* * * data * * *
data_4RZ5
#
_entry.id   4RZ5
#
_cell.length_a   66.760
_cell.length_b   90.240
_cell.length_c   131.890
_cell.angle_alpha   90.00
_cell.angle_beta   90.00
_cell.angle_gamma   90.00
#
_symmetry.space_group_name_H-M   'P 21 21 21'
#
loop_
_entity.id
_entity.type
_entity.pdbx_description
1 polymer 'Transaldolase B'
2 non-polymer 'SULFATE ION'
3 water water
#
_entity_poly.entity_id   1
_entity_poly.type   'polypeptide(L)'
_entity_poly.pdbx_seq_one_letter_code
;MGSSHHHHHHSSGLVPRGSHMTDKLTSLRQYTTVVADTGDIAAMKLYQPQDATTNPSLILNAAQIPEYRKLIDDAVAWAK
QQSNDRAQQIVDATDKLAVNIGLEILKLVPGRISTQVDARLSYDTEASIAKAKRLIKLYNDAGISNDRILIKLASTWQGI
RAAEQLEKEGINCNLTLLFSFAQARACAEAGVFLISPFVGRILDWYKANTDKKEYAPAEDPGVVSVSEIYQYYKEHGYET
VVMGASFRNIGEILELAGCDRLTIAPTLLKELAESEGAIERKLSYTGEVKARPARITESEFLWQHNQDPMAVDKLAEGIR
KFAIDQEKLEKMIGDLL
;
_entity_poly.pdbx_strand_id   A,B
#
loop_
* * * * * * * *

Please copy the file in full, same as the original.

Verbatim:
data_4RZ5
#
_entry.id   4RZ5
#
_cell.length_a   66.760
_cell.length_b   90.240
_cell.length_c   131.890
_cell.angle_alpha   90.00
_cell.angle_beta   90.00
_cell.angle_gamma   90.00
#
_symmetry.space_group_name_H-M   'P 21 21 21'
#
loop_
_entity.id
_entity.type
_entity.pdbx_description
1 polymer 'Transaldolase B'
2 non-polymer 'SULFATE ION'
3 water water
#
_entity_poly.entity_id   1
_entity_poly.type   'polypeptide(L)'
_entity_poly.pdbx_seq_one_letter_code
;MGSSHHHHHHSSGLVPRGSHMTDKLTSLRQYTTVVADTGDIAAMKLYQPQDATTNPSLILNAAQIPEYRKLIDDAVAWAK
QQSNDRAQQIVDATDKLAVNIGLEILKLVPGRISTQVDARLSYDTEASIAKAKRLIKLYNDAGISNDRILIKLASTWQGI
RAAEQLEKEGINCNLTLLFSFAQARACAEAGVFLISPFVGRILDWYKANTDKKEYAPAEDPGVVSVSEIYQYYKEHGYET
VVMGASFRNIGEILELAGCDRLTIAPTLLKELAESEGAIERKLSYTGEVKARPARITESEFLWQHNQDPMAVDKLAEGIR
KFAIDQEKLEKMIGDLL
;
_entity_poly.pdbx_strand_id   A,B
#
loop_